4. Pictures from a nation falling into a deep financial crisis

Greece failed to make the €1.5bn payment to the IMF on Tuesday and its future of staying in the euro is uncertain. Prime Minister Alexi Tsipras announced this week that “deposits of the Greek people are fully secure”, yet banks are expected to stay shut until 7 July, two days after Greece’s referendum. The real effects of the crisis can been seen in the faces of those waiting in line to withdraw the daily maximum of €60 in cash from an ATM. 

5. Gigs with benefits

Work is changing, so should the protection we offer workers change as well? The line between an employee and an independent contractor is being blurred by ‘sharing economy’ companies like Uber, Instacart and TaskRabbit. Within the sharing economy 70% of workers are under 35, about 40% have at least a university degree and most earn wages above the median hourly rate compared to workers in similar industries.

“The bigger issue here, though, is the outdated nature of our social safety net. It’s still dependent on the idea of the full-time employee, who gets health care, a pension, unemployment insurance, and so on from one company. That worked fine in a world of stable employment, but lots of Americans no longer live in that world and plenty more will be joining them. And, as Sundararajan says, “It makes no sense to have a well-developed safety net for one category of employment and virtually none for other kinds of productive work.” 

6. Tracking the pace of social change

This week the US Supreme Court ruled gay marriage as legal across the nation. Bloomberg takes a look at the rate of change on six big issues that have shaped America: interracial marriage, prohibition, women’s suffrage, abortion, same-sex marriage, and recreational marijuana.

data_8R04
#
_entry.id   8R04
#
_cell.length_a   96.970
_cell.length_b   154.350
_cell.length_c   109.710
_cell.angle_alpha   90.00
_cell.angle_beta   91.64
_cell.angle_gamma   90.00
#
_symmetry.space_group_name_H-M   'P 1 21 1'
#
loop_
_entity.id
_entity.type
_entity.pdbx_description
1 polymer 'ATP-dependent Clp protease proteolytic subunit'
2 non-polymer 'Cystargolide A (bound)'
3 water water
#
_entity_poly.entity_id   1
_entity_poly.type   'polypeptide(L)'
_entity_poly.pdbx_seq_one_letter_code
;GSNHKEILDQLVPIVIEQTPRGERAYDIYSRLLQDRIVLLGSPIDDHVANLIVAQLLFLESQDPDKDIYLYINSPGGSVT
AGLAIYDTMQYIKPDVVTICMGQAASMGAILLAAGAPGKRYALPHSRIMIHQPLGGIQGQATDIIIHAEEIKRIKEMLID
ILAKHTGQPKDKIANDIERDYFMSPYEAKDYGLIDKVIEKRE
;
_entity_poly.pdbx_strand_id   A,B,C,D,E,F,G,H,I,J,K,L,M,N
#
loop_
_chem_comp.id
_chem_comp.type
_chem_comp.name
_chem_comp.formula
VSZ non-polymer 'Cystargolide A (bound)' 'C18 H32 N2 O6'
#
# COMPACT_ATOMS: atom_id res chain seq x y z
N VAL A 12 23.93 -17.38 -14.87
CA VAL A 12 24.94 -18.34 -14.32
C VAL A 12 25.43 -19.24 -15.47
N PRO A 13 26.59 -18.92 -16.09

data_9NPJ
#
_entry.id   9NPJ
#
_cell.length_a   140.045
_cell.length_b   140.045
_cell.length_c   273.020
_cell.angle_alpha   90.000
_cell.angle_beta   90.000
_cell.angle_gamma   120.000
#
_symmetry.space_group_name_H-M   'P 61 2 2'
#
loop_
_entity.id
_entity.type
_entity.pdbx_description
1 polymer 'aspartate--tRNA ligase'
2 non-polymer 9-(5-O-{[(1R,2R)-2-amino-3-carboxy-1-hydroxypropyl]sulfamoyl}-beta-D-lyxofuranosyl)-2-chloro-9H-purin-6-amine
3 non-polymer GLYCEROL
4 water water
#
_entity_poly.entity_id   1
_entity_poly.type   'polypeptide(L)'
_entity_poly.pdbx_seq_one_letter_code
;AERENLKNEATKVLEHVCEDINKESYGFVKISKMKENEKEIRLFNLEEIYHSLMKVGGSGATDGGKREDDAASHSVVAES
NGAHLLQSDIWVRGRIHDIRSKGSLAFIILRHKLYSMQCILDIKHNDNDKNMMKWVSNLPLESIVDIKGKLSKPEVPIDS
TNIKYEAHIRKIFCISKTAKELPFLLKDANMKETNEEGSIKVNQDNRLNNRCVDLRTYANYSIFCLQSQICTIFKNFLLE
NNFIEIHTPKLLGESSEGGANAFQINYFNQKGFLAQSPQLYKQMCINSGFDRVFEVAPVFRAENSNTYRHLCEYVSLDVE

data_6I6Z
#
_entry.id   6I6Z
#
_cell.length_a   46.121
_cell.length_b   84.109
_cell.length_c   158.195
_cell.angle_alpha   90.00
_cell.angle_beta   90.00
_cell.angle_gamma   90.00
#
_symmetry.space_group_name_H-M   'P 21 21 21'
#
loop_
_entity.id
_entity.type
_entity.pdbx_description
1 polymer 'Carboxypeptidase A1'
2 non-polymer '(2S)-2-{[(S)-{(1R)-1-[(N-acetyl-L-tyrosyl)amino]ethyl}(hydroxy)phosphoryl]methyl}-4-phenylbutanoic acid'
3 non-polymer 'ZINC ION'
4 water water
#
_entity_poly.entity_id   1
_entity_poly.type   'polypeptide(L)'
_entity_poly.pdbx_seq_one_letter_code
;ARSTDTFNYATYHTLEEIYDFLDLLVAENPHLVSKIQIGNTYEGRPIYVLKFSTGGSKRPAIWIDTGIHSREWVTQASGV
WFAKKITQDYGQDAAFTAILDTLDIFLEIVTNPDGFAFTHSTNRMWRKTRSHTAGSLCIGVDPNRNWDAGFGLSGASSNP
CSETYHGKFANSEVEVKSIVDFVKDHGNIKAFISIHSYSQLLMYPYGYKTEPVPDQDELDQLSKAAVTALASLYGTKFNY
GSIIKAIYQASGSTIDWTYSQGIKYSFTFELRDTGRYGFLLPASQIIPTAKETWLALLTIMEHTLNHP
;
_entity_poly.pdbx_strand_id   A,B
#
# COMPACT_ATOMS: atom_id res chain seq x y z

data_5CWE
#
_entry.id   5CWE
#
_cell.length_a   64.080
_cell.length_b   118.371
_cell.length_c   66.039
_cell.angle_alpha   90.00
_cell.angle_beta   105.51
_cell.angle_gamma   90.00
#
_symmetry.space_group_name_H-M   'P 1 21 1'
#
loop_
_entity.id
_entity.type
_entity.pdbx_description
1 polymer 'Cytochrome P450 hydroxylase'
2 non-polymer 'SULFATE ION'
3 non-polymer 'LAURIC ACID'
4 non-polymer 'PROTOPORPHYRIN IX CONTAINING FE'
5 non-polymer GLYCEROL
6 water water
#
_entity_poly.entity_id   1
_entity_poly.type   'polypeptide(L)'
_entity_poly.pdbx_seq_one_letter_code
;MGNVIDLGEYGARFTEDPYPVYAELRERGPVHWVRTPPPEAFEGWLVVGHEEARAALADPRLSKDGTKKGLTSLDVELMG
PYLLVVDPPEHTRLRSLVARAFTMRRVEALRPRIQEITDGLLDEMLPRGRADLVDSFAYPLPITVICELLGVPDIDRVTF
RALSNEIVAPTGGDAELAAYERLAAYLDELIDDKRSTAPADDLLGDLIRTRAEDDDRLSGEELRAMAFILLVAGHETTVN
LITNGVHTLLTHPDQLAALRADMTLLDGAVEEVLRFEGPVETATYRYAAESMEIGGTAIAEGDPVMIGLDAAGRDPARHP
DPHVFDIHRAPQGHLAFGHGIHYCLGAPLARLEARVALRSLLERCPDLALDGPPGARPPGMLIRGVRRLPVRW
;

“Eleven years after Massachusetts became the first state to allow same-sex couples to marry, the Supreme Court has now extended that right nationwide. The decision came after a wave of gay marriage legalization: 28 states from 2013 to 2015, with 36 overall prior to the Court’s ruling. Such widespread acceptance in a short amount of time isn’t a phenomenon unique to gay marriage. Social change in the U.S. appears to follow a pattern: A few pioneer states get out front before the others, and then a key event—often a court decision or a grassroots campaign reaching maturity—triggers a rush of state activity that ultimately leads to a change in federal law.”

7. Beyond automation

Will the rise of automation and intelligent systems mean we will be unburdened from monotonous tasks and allow us to focus on more increasingly complex and fulfilling tasks? Or will it leave us with a growing unemployed underclass unable to compete with their cheaper machine counterparts? HBR looks at the three eras of automation and how the current one could have the most profound effect yet.